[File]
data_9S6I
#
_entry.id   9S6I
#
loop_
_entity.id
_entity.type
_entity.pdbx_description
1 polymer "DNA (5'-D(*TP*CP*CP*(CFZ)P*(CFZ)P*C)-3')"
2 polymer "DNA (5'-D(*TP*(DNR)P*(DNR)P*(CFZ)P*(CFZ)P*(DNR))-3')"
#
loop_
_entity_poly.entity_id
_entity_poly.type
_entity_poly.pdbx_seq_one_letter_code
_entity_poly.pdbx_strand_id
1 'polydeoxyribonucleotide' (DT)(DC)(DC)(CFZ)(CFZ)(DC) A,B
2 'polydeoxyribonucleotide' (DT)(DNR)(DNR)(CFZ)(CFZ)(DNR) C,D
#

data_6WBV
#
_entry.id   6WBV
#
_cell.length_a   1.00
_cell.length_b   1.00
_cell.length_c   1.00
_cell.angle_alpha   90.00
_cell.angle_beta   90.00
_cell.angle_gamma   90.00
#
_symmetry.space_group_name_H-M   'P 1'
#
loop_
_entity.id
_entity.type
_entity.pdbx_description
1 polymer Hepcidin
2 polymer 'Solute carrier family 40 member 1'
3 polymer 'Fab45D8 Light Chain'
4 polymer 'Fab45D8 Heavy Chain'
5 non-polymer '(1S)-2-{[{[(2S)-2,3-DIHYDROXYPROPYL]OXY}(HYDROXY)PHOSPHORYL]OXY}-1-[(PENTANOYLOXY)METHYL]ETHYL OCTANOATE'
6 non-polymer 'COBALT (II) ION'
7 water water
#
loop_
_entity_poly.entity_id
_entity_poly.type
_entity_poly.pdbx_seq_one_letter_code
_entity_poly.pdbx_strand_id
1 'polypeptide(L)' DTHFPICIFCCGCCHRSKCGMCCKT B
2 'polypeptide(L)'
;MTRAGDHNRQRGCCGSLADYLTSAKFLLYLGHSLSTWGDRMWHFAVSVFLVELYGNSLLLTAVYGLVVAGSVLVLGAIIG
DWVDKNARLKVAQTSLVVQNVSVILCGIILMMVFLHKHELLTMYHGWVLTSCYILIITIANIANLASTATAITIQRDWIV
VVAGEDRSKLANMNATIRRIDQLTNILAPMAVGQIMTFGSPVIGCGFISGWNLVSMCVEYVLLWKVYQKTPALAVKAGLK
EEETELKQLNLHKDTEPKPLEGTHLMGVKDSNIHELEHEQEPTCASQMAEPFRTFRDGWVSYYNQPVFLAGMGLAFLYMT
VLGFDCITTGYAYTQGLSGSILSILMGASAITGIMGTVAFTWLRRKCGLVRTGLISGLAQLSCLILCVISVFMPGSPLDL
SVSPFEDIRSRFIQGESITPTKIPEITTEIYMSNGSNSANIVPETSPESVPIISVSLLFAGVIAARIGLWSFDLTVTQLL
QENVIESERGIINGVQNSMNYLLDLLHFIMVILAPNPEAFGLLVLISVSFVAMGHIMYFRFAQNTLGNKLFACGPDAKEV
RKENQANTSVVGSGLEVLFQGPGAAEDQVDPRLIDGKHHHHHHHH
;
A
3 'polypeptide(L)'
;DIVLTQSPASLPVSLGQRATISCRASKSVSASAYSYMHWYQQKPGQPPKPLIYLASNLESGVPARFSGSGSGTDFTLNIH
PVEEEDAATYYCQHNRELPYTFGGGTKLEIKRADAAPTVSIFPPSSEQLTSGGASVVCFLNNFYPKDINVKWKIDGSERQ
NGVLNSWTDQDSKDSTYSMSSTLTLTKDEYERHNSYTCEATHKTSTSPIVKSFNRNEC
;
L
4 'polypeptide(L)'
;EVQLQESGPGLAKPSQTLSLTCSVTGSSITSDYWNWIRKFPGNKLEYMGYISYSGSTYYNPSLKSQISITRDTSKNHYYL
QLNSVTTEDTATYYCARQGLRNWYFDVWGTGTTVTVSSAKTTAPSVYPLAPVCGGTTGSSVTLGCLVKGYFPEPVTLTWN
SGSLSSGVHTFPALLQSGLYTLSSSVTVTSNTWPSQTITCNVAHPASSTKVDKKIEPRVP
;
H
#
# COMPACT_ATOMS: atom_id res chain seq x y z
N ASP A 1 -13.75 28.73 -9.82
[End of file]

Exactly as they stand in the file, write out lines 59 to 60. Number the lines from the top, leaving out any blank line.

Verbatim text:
RKENQANTSVVGSGLEVLFQGPGAAEDQVDPRLIDGKHHHHHHHH
;